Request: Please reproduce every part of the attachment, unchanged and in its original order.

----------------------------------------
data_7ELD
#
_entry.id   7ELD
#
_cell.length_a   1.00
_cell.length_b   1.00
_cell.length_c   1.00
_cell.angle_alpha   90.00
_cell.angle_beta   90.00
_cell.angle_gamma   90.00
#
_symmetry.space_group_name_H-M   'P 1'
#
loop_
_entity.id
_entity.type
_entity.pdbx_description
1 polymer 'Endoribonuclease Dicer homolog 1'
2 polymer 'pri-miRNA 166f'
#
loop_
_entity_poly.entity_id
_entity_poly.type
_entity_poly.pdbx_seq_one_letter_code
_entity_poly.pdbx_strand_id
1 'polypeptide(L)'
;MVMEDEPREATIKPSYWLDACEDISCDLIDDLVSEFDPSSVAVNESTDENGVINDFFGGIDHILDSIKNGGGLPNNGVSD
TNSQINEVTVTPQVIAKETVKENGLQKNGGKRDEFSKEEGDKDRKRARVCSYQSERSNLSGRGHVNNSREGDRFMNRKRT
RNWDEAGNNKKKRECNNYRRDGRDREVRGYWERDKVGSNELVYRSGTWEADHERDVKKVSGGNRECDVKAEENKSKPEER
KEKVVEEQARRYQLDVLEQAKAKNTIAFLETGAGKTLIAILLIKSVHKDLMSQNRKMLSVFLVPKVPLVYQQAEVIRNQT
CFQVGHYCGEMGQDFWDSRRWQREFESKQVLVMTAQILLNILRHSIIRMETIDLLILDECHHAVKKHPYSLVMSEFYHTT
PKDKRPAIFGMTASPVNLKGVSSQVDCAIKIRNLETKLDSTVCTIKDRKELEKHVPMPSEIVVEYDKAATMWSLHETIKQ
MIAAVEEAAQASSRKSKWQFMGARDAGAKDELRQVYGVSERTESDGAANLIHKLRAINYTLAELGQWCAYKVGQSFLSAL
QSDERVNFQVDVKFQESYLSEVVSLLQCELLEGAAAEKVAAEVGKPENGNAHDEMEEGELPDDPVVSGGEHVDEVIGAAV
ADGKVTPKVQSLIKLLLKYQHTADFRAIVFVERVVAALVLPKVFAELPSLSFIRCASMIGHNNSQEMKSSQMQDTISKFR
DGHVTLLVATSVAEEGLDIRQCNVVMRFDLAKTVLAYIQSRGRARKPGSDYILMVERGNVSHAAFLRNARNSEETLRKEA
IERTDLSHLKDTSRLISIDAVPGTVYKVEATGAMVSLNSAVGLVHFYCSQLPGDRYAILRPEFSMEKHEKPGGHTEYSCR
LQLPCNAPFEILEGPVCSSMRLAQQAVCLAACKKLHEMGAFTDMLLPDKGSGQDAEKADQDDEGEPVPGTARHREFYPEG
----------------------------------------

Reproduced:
data_7ELD
#
_entry.id   7ELD
#
_cell.length_a   1.00
_cell.length_b   1.00
_cell.length_c   1.00
_cell.angle_alpha   90.00
_cell.angle_beta   90.00
_cell.angle_gamma   90.00
#
_symmetry.space_group_name_H-M   'P 1'
#
loop_
_entity.id
_entity.type
_entity.pdbx_description
1 polymer 'Endoribonuclease Dicer homolog 1'
2 polymer 'pri-miRNA 166f'
#
loop_
_entity_poly.entity_id
_entity_poly.type
_entity_poly.pdbx_seq_one_letter_code
_entity_poly.pdbx_strand_id
1 'polypeptide(L)'
;MVMEDEPREATIKPSYWLDACEDISCDLIDDLVSEFDPSSVAVNESTDENGVINDFFGGIDHILDSIKNGGGLPNNGVSD
TNSQINEVTVTPQVIAKETVKENGLQKNGGKRDEFSKEEGDKDRKRARVCSYQSERSNLSGRGHVNNSREGDRFMNRKRT
RNWDEAGNNKKKRECNNYRRDGRDREVRGYWERDKVGSNELVYRSGTWEADHERDVKKVSGGNRECDVKAEENKSKPEER
KEKVVEEQARRYQLDVLEQAKAKNTIAFLETGAGKTLIAILLIKSVHKDLMSQNRKMLSVFLVPKVPLVYQQAEVIRNQT
CFQVGHYCGEMGQDFWDSRRWQREFESKQVLVMTAQILLNILRHSIIRMETIDLLILDECHHAVKKHPYSLVMSEFYHTT
PKDKRPAIFGMTASPVNLKGVSSQVDCAIKIRNLETKLDSTVCTIKDRKELEKHVPMPSEIVVEYDKAATMWSLHETIKQ
MIAAVEEAAQASSRKSKWQFMGARDAGAKDELRQVYGVSERTESDGAANLIHKLRAINYTLAELGQWCAYKVGQSFLSAL
QSDERVNFQVDVKFQESYLSEVVSLLQCELLEGAAAEKVAAEVGKPENGNAHDEMEEGELPDDPVVSGGEHVDEVIGAAV
ADGKVTPKVQSLIKLLLKYQHTADFRAIVFVERVVAALVLPKVFAELPSLSFIRCASMIGHNNSQEMKSSQMQDTISKFR
DGHVTLLVATSVAEEGLDIRQCNVVMRFDLAKTVLAYIQSRGRARKPGSDYILMVERGNVSHAAFLRNARNSEETLRKEA
IERTDLSHLKDTSRLISIDAVPGTVYKVEATGAMVSLNSAVGLVHFYCSQLPGDRYAILRPEFSMEKHEKPGGHTEYSCR
LQLPCNAPFEILEGPVCSSMRLAQQAVCLAACKKLHEMGAFTDMLLPDKGSGQDAEKADQDDEGEPVPGTARHREFYPEG